3. Lying? Who said she was lying? But she did accept a patronage appointment from the Liberals and she did resign to take that job. For a senior PC to do that is, IMO, somewhat crass.

      Lots of other jobs out there...most of us fill out an application along with other candidates and win the job on merit. A privileged few have the job handed to them on a proverbial silver platter so that their old job can come up for grabs in a by-election.

      That's all I have to say on the subject, Ted. Thanks for your comments.

  3. Hudak won't win. Period. So move on.
    Is it me, or had the PCs done worse in Peel and other adajacent 905 areas than 416-Toronto itself? PCs need to start attracting more fit and fiscal conservatives that live and work within the urban sections of Ontario. Some guy with a stomach paunch for Vaughan isn't going to cut it - save for a one-time (Rob Ford) protest vote against another flawed challenger.

  4. It seems to me the PC party is killing itself. The left of the PC which is close to the liberals do not like Hudak. They think he is too much like Harris. The right think he is not right enough. Perhaps people should just read the platform he is putting together and get involved by talking about the platform. He has some very good policies.

  5. Russ, good to see you blogging again after a summer hiatus!

    Voters and the media naturally tend to fixate on a party's leader. That tendency hasn't worked to Mr. Hudak's advantage - yet. How to improve the situation (beyond an image makeover or replacement)?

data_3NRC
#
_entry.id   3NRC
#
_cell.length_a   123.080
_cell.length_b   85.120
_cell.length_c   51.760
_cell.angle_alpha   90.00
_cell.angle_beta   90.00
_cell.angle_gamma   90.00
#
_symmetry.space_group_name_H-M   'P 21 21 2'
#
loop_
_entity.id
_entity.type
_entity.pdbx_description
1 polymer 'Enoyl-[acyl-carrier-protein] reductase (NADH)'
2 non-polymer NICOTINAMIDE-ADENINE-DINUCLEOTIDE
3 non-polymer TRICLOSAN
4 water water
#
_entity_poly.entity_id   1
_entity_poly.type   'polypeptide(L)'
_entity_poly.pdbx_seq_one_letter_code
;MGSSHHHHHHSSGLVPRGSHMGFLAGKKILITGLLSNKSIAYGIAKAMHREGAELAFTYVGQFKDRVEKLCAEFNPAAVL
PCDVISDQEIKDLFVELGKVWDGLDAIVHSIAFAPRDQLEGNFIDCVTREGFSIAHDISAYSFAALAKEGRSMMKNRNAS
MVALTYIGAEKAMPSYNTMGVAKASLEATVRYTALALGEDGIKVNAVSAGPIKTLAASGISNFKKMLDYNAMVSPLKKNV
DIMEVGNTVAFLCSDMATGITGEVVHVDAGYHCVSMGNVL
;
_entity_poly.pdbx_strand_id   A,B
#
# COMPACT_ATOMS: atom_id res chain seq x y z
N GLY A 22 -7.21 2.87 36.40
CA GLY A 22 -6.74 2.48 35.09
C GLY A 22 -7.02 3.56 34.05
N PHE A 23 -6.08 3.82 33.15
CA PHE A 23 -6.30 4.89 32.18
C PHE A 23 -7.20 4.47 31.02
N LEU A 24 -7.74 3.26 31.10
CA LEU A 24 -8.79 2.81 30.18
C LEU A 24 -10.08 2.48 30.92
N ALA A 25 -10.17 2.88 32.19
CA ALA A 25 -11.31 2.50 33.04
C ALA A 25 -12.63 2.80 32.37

The strongest and most effective leaders surround themselves with the best team, and provide opportunities for that talent to shine. Of course, Mr. Hudak doesn't get to pick his PC MPPs (voters do), but I believe that he can and should do more with them.

    Putting forward progressive and conservative policies is part of creating a winning formula. That's not enough. Show the public who will be the stewards of those policies, and who actually constitutes "the government in waiting".

    It's an exercise for voters to visualize the future now. It's also a sign of a mature leader feeling secure about his position, and gets the message out that PCs are much more than one individual.

    More PCs may be encouraged by this inclusive approach and put their names forward in upcoming elections. The "alternatives", as you call them, could become a formidable talent roster to help ensure the party becomes again a growing, sustainable political force.

    And that's the type of leader worth voting for.

    On a final note, Russ, if you see the PCs in power only after the next general election - then who gets elected next time? Do you have a vision of Premier Andrea or Premier Deb in mind?

    1. Nice to hear from you, Brian. Mr. Hudak's put himself front and centre. If, as leader and virtually the PC's only spokesperson, he can't make a difference in a riding held for 22 years by his party we're in deep trouble. A leader needs to be able to impact more than just his own riding.

      I believe that if an election was held today, we'd probably have a minority Dipper government and the PC would be in third place. Three years from now the PC could probable move into second place, but I'm not able to call first place other than it won't be PCs.

      Three years is a long time in politics, as you well know. So perhaps the PCs will fare better.